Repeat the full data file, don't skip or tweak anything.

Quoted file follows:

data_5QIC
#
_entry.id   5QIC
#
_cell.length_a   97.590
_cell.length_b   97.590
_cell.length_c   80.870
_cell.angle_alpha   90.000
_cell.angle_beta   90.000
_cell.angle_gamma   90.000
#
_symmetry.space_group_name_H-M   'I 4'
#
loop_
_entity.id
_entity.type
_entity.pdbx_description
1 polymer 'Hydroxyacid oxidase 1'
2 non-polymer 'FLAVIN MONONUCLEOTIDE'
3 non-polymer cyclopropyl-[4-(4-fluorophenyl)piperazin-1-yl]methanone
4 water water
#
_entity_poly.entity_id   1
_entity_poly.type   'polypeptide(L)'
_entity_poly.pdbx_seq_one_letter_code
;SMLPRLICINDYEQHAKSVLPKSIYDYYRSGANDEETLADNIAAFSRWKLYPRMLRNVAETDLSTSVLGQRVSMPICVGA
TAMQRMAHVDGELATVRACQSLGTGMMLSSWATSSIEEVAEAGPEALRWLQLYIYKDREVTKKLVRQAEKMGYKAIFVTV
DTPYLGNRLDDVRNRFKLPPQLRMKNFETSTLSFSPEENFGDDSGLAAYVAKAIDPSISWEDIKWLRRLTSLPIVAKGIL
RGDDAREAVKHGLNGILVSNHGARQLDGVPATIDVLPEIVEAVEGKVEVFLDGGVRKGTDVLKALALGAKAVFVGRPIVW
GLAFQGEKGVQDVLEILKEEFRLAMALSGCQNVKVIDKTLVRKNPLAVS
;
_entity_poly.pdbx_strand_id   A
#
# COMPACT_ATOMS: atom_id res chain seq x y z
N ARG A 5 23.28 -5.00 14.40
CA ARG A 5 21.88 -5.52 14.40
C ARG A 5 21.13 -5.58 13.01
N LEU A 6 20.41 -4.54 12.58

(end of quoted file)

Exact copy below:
data_5QIC
#
_entry.id   5QIC
#
_cell.length_a   97.590
_cell.length_b   97.590
_cell.length_c   80.870
_cell.angle_alpha   90.000
_cell.angle_beta   90.000
_cell.angle_gamma   90.000
#
_symmetry.space_group_name_H-M   'I 4'
#
loop_
_entity.id
_entity.type
_entity.pdbx_description
1 polymer 'Hydroxyacid oxidase 1'
2 non-polymer 'FLAVIN MONONUCLEOTIDE'
3 non-polymer cyclopropyl-[4-(4-fluorophenyl)piperazin-1-yl]methanone
4 water water
#
_entity_poly.entity_id   1
_entity_poly.type   'polypeptide(L)'
_entity_poly.pdbx_seq_one_letter_code
;SMLPRLICINDYEQHAKSVLPKSIYDYYRSGANDEETLADNIAAFSRWKLYPRMLRNVAETDLSTSVLGQRVSMPICVGA
TAMQRMAHVDGELATVRACQSLGTGMMLSSWATSSIEEVAEAGPEALRWLQLYIYKDREVTKKLVRQAEKMGYKAIFVTV
DTPYLGNRLDDVRNRFKLPPQLRMKNFETSTLSFSPEENFGDDSGLAAYVAKAIDPSISWEDIKWLRRLTSLPIVAKGIL
RGDDAREAVKHGLNGILVSNHGARQLDGVPATIDVLPEIVEAVEGKVEVFLDGGVRKGTDVLKALALGAKAVFVGRPIVW
GLAFQGEKGVQDVLEILKEEFRLAMALSGCQNVKVIDKTLVRKNPLAVS
;
_entity_poly.pdbx_strand_id   A
#
# COMPACT_ATOMS: atom_id res chain seq x y z
N ARG A 5 23.28 -5.00 14.40
CA ARG A 5 21.88 -5.52 14.40
C ARG A 5 21.13 -5.58 13.01
N LEU A 6 20.41 -4.54 12.58